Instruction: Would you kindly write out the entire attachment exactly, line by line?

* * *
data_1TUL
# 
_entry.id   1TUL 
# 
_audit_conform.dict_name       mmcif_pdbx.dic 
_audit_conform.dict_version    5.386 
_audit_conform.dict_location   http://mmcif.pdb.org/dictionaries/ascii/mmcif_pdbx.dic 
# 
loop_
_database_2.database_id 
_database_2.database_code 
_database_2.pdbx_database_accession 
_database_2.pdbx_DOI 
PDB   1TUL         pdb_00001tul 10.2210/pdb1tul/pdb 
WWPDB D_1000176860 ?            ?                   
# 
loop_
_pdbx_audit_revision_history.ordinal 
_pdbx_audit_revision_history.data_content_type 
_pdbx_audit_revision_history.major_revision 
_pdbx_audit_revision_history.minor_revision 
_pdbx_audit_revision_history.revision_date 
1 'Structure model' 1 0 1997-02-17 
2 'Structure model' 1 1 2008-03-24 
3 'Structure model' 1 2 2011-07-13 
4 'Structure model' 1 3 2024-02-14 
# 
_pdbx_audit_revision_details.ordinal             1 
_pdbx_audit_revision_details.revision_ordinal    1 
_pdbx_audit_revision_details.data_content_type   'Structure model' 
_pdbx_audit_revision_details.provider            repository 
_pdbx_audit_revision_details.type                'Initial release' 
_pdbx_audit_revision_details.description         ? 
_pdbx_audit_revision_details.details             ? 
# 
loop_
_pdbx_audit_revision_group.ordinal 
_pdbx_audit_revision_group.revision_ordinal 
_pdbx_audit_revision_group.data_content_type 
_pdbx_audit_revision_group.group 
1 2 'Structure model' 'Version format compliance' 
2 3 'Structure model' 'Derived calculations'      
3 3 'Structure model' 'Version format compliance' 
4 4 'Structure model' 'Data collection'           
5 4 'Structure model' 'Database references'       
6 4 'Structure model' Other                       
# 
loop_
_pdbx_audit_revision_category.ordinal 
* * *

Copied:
data_1TUL
# 
_entry.id   1TUL 
# 
_audit_conform.dict_name       mmcif_pdbx.dic 
_audit_conform.dict_version    5.386 
_audit_conform.dict_location   http://mmcif.pdb.org/dictionaries/ascii/mmcif_pdbx.dic 
# 
loop_
_database_2.database_id 
_database_2.database_code 
_database_2.pdbx_database_accession 
_database_2.pdbx_DOI 
PDB   1TUL         pdb_00001tul 10.2210/pdb1tul/pdb 
WWPDB D_1000176860 ?            ?                   
# 
loop_
_pdbx_audit_revision_history.ordinal 
_pdbx_audit_revision_history.data_content_type 
_pdbx_audit_revision_history.major_revision 
_pdbx_audit_revision_history.minor_revision 
_pdbx_audit_revision_history.revision_date 
1 'Structure model' 1 0 1997-02-17 
2 'Structure model' 1 1 2008-03-24 
3 'Structure model' 1 2 2011-07-13 
4 'Structure model' 1 3 2024-02-14 
# 
_pdbx_audit_revision_details.ordinal             1 
_pdbx_audit_revision_details.revision_ordinal    1 
_pdbx_audit_revision_details.data_content_type   'Structure model' 
_pdbx_audit_revision_details.provider            repository 
_pdbx_audit_revision_details.type                'Initial release' 
_pdbx_audit_revision_details.description         ? 
_pdbx_audit_revision_details.details             ? 
# 
loop_
_pdbx_audit_revision_group.ordinal 
_pdbx_audit_revision_group.revision_ordinal 
_pdbx_audit_revision_group.data_content_type 
_pdbx_audit_revision_group.group 
1 2 'Structure model' 'Version format compliance' 
2 3 'Structure model' 'Derived calculations'      
3 3 'Structure model' 'Version format compliance' 
4 4 'Structure model' 'Data collection'           
5 4 'Structure model' 'Database references'       
6 4 'Structure model' Other                       
# 
loop_
_pdbx_audit_revision_category.ordinal 